Philosophers take on the big, unanswerable questions in our lives. But they also tackle the sticky, nitty-gritty ethical questions that come up at patient’s bedsides. And everything in between. It has to do with what we know and how we know it. It has to do with ways of thinking our way through difficult issues. It has to do with how we organize ourselves in societies, and who gets to control how we do that. Mostly it has to do with what makes life — and by extension, death — meaningful.
Philosopher and Holocaust survivor, Elie Wiesel
A holocaust survivor, Elie Wiesel, wrote and spoke extensively about holding on to meaning in a situation designed to destroy it. Sadly, he reflects in an interview, “The world has not learned anything.”
Just glance at the titles and abstracts here to get a sense of the grand Nazi project of creating a perfect kind of human, and the errors in thinking that allowed doctors and nurses to design and participate in the torture and murder of people with disabilities; gays, lesbians and other non-binary people, as well as members of racial minorities, along with the entire Jewish population, in pursuit of their goal.
Hannah Arendt watched the Nuremberg trials of Nazi war criminals, and observed the technocratic, bureaucratic ways of thinking and behaving that allowed the horrors of the holocaust to unfold. She coined the term “the banality of evil” to counter the religious notion of evil as a devil with horns. Yes, it can come in frightening and terrifying guises, but the lack of humanity in systems — rule-making and enforcement that denies the lived reality of those held down and oppressed by the rules — is the root of all evil, in her view.
Then to bring it right up to the minute, Shelley Tremain, trailblazing Philosopher of Disability, in a guest appearance on the Disability Filibuster, March 10/21, presented a summary of her breakthrough article “Philosophy of Disability, Conceptual Engineering, and the Nursing Home-Industrial-Complex in Canada”, in which she analyses with searing precision, the predictable, preventable and disproportionate deaths of elders and younger disabled people in institutional (a.k.a. carceral) confinement in Canada. Her presentation makes clear the logic of disposable life that links Bill C7 to the atrocities of the past, as well as those of our modern “nursing home industrial complex”.
Today’s Canadian doctors, nurses and nurse-practitioners are quick to dismiss any connection to eugenic thinking and Nazi death-making practices. Likewise Canadian Parliamentarians and Senators. For them it’s all about “compassion” for those “suffering” from the pains and limitations of disabled, ill, broken or aging bodies that they themselves cannot imagine living in, would not want their loved ones living in. They insist that it’s all about autonomy and personal choice. And they do not want to hear from any of those bodies who speak with a positive and life-affirming voice.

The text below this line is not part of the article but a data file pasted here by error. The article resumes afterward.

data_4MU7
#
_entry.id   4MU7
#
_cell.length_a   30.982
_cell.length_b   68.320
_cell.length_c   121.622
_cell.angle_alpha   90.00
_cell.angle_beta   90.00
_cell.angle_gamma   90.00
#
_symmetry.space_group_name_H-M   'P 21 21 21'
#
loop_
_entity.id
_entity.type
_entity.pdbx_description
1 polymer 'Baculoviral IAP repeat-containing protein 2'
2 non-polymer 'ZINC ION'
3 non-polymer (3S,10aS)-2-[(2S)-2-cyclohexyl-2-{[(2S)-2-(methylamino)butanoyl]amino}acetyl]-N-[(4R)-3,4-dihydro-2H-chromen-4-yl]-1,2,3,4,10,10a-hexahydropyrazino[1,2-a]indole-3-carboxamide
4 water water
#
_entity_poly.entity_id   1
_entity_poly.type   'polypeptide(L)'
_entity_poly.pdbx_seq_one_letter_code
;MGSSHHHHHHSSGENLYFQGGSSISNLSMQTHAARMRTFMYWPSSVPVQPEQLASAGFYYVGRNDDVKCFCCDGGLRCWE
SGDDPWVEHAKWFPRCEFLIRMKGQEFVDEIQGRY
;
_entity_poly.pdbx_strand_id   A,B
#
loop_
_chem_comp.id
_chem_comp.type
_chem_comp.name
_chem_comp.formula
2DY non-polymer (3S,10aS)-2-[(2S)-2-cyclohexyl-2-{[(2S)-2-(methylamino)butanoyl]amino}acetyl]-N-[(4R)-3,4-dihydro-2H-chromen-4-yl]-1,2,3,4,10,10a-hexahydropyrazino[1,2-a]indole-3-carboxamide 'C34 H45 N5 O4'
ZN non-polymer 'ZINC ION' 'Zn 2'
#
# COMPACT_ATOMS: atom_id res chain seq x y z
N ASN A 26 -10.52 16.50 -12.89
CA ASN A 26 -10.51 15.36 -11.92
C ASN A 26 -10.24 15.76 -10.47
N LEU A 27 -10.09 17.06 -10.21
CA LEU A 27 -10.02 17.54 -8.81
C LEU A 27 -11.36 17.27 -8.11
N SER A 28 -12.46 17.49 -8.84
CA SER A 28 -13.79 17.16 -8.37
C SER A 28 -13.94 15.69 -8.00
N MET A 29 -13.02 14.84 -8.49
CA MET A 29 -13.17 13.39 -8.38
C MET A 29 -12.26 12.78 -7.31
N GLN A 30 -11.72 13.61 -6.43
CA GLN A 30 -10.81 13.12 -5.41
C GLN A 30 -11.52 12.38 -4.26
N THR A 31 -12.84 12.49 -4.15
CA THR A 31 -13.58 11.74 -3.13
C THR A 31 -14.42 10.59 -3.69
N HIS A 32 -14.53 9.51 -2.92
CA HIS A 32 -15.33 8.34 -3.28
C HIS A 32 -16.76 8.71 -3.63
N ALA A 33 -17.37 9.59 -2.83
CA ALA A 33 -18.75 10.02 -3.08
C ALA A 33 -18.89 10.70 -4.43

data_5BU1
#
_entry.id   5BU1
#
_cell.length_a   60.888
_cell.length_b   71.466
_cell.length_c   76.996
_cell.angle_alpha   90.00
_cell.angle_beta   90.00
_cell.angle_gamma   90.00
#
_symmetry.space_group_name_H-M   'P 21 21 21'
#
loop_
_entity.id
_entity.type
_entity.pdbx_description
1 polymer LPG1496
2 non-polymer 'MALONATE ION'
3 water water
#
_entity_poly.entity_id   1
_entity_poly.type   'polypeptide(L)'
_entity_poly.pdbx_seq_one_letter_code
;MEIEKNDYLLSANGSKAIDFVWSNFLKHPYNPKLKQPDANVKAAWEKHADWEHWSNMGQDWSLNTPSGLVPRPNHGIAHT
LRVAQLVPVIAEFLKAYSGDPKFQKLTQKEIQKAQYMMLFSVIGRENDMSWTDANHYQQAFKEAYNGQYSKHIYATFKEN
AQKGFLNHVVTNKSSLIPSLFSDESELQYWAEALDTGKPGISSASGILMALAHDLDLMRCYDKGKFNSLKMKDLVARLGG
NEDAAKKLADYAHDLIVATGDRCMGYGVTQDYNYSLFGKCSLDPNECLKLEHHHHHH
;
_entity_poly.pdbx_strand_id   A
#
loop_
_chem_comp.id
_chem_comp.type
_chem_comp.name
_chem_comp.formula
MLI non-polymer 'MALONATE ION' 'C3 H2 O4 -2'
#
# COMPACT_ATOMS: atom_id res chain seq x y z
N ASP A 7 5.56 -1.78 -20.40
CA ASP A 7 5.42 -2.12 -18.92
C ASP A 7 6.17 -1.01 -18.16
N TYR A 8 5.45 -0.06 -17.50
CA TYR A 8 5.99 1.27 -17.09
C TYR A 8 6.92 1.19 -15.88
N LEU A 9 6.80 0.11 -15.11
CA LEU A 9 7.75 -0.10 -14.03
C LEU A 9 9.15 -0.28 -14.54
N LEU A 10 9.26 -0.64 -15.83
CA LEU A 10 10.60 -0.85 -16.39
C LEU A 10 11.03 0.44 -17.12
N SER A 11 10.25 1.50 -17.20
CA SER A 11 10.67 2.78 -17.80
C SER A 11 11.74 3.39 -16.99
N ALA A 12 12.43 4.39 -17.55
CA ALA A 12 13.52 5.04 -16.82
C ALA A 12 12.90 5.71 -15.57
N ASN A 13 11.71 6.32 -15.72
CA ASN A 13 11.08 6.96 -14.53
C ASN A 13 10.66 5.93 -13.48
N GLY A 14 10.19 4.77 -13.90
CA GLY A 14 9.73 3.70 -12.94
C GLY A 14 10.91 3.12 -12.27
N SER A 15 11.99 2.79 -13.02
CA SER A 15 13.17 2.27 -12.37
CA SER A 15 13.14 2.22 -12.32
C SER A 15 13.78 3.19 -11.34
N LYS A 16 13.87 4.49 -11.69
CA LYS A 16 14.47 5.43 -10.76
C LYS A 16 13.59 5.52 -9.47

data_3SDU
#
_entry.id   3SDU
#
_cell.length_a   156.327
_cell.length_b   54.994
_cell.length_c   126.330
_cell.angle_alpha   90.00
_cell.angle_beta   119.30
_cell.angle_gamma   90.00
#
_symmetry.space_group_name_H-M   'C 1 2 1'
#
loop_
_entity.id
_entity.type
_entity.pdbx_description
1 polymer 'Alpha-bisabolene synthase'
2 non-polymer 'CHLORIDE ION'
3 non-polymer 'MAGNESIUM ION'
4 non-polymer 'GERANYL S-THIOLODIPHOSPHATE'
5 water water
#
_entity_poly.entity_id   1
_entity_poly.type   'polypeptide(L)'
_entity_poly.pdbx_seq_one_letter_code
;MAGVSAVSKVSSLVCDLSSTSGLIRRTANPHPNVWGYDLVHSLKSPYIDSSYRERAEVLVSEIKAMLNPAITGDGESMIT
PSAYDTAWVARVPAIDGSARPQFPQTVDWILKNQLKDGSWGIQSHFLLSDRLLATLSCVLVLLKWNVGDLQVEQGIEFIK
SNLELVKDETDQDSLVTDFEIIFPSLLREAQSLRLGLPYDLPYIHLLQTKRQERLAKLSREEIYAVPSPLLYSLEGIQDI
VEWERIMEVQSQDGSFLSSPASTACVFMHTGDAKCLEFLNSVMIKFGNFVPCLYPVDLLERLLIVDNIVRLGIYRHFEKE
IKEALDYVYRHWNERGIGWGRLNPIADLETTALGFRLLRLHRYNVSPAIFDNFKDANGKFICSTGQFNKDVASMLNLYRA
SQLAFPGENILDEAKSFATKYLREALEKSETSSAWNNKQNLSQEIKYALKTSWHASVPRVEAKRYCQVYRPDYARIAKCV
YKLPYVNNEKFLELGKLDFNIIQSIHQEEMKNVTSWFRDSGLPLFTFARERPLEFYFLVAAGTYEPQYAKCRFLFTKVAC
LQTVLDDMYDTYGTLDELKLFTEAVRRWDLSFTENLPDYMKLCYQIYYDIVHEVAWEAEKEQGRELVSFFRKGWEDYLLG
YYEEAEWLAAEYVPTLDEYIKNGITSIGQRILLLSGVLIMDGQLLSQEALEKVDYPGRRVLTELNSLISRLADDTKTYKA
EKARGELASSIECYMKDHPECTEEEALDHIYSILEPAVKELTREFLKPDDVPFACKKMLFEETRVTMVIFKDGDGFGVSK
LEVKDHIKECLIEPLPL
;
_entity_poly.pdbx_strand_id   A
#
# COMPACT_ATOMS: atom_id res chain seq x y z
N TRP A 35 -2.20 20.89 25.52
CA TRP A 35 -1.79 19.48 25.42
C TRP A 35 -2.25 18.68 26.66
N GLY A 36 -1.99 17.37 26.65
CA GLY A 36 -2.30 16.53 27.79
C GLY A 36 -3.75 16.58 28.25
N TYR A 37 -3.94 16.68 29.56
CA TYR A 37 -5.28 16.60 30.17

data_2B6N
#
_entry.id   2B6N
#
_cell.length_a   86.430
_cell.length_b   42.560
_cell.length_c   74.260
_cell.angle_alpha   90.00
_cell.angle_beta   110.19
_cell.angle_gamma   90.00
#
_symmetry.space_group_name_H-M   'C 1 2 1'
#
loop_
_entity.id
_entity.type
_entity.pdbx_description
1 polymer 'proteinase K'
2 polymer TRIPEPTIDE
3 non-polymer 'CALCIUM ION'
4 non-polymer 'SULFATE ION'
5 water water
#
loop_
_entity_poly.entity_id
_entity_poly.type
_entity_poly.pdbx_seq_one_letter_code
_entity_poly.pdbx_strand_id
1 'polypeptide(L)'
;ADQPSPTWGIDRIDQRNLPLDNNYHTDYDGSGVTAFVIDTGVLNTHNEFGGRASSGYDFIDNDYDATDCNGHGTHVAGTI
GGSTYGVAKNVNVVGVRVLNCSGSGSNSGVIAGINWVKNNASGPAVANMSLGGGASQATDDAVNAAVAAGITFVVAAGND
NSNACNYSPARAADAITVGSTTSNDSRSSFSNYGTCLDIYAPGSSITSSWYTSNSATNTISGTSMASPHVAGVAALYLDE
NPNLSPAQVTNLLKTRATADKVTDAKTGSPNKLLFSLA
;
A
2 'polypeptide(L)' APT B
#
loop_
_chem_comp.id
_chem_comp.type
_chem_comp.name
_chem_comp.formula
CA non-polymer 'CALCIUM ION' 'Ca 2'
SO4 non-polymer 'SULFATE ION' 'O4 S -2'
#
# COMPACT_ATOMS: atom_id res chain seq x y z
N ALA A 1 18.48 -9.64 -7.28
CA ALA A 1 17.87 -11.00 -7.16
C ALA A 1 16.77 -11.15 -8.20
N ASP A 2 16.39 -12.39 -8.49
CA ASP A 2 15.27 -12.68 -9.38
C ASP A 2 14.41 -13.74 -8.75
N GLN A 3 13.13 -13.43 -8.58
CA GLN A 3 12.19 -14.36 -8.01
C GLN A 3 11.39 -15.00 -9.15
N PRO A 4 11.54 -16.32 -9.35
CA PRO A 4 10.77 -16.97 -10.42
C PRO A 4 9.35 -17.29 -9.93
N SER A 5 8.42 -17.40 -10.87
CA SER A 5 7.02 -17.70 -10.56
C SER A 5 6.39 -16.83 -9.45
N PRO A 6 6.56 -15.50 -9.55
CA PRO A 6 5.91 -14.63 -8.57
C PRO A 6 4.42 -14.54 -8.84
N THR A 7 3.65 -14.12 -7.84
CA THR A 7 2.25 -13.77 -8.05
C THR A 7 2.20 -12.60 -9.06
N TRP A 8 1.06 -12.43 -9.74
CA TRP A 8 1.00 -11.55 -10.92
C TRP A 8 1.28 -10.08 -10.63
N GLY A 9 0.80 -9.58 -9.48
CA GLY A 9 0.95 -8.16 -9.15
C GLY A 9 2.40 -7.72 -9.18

Another branch of philosophy, namely epistemology, queries: How do we know what we know?
Parliamentarians and medical practitioners need to listen to the vast chorus of voices coming from bodies that are afraid in the face of the cultural shift occasioned by the legalization and normalization of euthanasia. Changing the name to MAiD may make it sound less threatening, but the result is the same.
According to Brittanica.com, ethics concerns itself with such questions as: “How should we live? Shall we aim at happiness or at knowledge, virtue, or the creation of beautiful objects? If we choose happiness, will it be our own or the happiness of all? And what of the more particular questions that face us: is it right to be dishonest in a good cause? Can we justify living in opulence while elsewhere in the world people are starving? Is going to war justified in cases where it is likely that innocent people will be killed? Is it wrong to clone a human being or to destroy human embryos in medical research? What are our obligations, if any, to the generations of humans who will come after us and to the nonhuman animals with whom we share the planet? Ethics deals with such questions at all levels. Its subject consists of the fundamental issues of practical decision making, and its major concerns include the nature of ultimate value and the standards by which human actions can be judged right or wrong.
The practice of state-sanctioned medically assisted suicide is a proper subject of ethical inquiry. Questions go well beyond individual liberty and autonomy, and query what kind of society we aspire to be. Do we really want to empower doctors and nurses to end lives on request? What is gained and what is lost when this practice becomes normalized in society?
The Journal of Ethics in Mental Health published a special online issue devoted to the subject of medical assistance in dying. It features articles on both sides of the issue.